Since Tuesday, the U.S. Supreme Court has been reviewing two cases related to the issue of marriage for same-sex couples. The nine justices must decide by June on the constitutionality of a 1996 law stating that marriage is the union of "a man and a woman." If it is repealed, gay marriage could be recognized at the federal level.
The Californian Case
For two days, the Supreme Court has been considering the issue of gay marriage and must rule on the two appeals. The first was carried to the highest court in the country by two gay couples in California. The "wise nine" must consider the ban on marriage for same-sex couples in the most populous state in the U.S. This is stipulated in the California Constitution by an amendment, "Proposition 8," which was approved by referendum in 2008, even though the state had allowed gay marriage just five months earlier.
According to advocates of gay marriage, the amendment violates the equal protection clause of the 14th amendment of the U.S. Constitution, which states that "no state shall make or enforce any law which shall abridge the privileges or immunities of citizens of the United States." Proponents of Proposition 8 believe that the repeal should go to Congress rather than the Supreme Court.
An Unconstitutional Federal Law?
The second case which the justices will discuss is the Defense of Marriage Act, which states that marriage is the union between "a man and a woman." This law accords different rights to same-sex couples, while nine of the 50 states and Washington, D.C. have allowed gay marriage, the first being Massachusetts in 2004. This is not currently recognized at the federal level. The Supreme Court could therefore find this law unconstitutional.
Toward Legalization of Gay Marriage?
Does a victory on these two issues for U.S. supporters of "marriage for all" mean that it will be legalized? The probability is very low, say U.S. constitutionalists, who particularly emphasize that the Supreme Court is an institution that advances "in stages." If the Supreme Court simply legalizes gay marriage, it would render the law in 31 other states unconstitutional. These states, like the federal Constitution, define marriage as the union between a man and a woman.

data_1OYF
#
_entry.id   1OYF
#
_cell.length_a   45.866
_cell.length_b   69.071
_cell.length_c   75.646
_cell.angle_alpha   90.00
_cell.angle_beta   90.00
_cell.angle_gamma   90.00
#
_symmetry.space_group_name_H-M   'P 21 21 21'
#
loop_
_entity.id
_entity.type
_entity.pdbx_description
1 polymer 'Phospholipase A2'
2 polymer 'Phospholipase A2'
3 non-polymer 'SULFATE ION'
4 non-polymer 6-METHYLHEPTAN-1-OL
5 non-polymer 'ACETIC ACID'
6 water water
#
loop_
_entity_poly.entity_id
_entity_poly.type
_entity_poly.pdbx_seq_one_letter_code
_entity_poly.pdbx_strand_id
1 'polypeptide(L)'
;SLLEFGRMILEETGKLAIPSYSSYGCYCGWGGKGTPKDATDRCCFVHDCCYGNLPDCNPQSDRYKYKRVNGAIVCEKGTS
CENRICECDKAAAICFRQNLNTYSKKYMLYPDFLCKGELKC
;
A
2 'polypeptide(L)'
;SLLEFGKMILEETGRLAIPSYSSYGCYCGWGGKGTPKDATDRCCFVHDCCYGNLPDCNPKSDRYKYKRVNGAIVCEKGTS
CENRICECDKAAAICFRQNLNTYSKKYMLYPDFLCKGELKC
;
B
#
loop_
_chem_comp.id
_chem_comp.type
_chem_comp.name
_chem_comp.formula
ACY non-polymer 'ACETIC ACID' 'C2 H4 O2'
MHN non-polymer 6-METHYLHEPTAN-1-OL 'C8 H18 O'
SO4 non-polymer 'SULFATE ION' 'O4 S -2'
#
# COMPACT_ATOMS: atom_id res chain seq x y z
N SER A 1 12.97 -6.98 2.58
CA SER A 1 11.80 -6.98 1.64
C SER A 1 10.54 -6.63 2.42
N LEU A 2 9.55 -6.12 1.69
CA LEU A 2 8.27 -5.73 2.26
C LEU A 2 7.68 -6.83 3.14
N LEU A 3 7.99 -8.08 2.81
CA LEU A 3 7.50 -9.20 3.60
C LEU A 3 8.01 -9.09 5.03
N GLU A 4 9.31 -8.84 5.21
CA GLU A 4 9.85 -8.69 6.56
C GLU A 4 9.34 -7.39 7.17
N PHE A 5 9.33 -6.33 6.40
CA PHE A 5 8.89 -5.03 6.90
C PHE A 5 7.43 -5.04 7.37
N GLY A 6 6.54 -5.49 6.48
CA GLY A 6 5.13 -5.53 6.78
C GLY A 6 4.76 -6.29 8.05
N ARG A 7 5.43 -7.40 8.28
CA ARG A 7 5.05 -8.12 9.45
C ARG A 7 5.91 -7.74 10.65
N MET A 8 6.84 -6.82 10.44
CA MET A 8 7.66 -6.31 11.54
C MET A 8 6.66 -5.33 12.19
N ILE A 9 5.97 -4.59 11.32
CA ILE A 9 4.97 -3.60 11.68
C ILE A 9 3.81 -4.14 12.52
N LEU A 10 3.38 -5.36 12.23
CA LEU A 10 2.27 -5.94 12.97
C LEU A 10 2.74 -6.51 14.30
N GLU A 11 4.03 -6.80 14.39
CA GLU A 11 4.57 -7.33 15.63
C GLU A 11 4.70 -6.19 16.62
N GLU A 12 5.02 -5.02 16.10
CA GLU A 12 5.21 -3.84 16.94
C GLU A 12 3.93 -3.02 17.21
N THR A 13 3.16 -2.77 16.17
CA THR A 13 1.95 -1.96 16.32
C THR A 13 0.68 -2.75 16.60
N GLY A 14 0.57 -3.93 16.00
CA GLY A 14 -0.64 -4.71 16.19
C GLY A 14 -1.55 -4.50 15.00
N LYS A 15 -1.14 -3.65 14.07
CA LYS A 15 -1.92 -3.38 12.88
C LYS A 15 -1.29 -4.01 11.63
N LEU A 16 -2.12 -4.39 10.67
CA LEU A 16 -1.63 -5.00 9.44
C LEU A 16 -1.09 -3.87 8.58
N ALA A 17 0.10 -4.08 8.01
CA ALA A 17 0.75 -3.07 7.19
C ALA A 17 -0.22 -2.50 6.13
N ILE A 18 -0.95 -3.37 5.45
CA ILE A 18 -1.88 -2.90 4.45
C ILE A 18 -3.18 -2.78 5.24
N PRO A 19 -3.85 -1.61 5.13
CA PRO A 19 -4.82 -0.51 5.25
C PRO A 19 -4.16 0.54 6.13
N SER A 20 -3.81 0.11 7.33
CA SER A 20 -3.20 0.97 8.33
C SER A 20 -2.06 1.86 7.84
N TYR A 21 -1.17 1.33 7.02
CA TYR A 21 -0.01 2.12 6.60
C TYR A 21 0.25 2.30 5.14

In their decision, expected by June, the justices may simply repeal DOMA. In this case, married same-sex couples could receive additional rights at the federal level, particularly in relation to tax or estate. The situation looks very indecisive in California: If Proposition 8 is repealed, the state could become the 10th to legalize gay marriage. Or the Supreme Court could not decide or reassure the proponents of the amendment. In this case, homosexuals retain the right to civil unions, which guarantee the same rights as heterosexuals, like in eight other states. Voting conservative Justice Anthony Kennedy already claims to be decisive.
The Clintons Support the Obama Administration
The U.S. president officially supports gay marriage before the Supreme Court. The Obama administration argues for both the repeal of DOMA and the amendment in California, although it is not involved in this second case. "Every American should be able to marry the person they love," the Democratic leader tweeted on Monday night. A year ago, before his re-election to the White House, he announced for the first time that he personally supports gay marriage.
His predecessor, Bill Clinton, also caused a sensation at the beginning of March by asking the Supreme Court to repeal the law he had validated. The former president also feels that DOMA is now "discriminatory" in states where gay marriage is authorized. His wife, Hillary Clinton, has announced her support of the legalization of marriage for same-sex couples. "My personal views have been shaped over time,” assured the ex-secretary of state, while others analysts see in this position the beginnings of a candidature for the 2016 elections. "You can't be a Democratic candidate in 2016 and oppose same-sex marriage,” explained Ben La Bolt, spokesman for Barack Obama’s last campaign last week.
A Democrat-Republican Divide?
While a majority of U.S. citizens support gay marriage — 52 to 58 percent, according to recent surveys, a figure which has grown steadily for more than a decade — public opinion is very divided according to age, religion and political positioning. According to a Pew Research Center poll released in mid-March, 66 percent of Democrats favor legalization, compared to 38 percent of Republicans. At the political level, the two political camps are also experiencing some exceptions. Some Democrats, such as Jon Tester and Joe Donnelly, senators from Montana and Indiana respectively, are against the idea of gay marriage. Among Republicans, several prominent personalities also differ in the other direction. Ohio Senator Rob Portman and former party chairman Ken Mehlman are in favor of legalization. Former Republican primary candidate for the 2012 presidential election Jon Huntsman pleads for civil unions.